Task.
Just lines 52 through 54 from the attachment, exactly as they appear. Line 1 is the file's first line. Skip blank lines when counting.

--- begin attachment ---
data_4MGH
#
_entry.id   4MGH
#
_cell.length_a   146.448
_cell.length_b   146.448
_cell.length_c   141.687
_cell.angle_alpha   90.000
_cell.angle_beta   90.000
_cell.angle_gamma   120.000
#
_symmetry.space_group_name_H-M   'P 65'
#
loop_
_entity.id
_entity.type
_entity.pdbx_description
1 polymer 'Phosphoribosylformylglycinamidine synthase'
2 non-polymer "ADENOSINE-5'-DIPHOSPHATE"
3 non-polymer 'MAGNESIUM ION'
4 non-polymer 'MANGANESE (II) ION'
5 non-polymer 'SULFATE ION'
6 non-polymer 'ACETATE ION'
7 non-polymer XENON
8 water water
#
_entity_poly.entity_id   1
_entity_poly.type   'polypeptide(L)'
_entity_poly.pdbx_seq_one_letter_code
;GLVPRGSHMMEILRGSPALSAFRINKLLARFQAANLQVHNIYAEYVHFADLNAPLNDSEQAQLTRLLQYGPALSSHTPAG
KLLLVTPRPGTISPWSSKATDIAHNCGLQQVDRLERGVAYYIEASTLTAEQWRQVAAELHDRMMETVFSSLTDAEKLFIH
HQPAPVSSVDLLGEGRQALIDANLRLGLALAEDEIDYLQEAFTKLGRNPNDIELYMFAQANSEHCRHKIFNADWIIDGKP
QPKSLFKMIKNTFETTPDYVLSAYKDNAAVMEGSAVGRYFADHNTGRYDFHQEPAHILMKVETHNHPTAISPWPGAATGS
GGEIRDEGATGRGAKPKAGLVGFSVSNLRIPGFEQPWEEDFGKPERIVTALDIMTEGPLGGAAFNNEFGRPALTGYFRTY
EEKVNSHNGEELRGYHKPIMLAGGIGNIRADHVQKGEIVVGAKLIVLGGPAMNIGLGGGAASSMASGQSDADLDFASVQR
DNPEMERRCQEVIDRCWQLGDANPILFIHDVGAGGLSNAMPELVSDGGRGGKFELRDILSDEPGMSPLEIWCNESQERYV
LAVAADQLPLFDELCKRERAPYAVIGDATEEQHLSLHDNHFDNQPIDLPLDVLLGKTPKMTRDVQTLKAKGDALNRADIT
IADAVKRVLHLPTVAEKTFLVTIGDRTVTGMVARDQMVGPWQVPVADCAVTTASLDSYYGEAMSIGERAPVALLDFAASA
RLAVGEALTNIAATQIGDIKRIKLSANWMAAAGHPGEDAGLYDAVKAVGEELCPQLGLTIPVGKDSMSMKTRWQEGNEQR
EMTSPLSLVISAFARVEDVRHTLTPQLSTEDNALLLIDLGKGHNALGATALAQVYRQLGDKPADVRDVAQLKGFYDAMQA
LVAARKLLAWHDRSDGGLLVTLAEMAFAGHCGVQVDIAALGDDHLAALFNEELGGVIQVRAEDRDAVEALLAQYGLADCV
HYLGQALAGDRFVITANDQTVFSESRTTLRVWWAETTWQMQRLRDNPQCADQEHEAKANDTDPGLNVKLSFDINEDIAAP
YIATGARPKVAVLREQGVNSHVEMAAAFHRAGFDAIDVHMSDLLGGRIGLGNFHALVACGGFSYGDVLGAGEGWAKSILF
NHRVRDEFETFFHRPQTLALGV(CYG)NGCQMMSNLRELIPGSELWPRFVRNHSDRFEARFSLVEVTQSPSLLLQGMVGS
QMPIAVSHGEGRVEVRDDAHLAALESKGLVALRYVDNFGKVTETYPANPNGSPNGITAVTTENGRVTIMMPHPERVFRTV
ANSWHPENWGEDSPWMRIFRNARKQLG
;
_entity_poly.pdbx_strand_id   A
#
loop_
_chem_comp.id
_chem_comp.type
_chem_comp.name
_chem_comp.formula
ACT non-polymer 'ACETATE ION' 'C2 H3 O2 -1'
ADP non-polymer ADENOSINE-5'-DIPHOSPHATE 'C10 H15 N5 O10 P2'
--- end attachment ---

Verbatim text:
_chem_comp.type
_chem_comp.name
_chem_comp.formula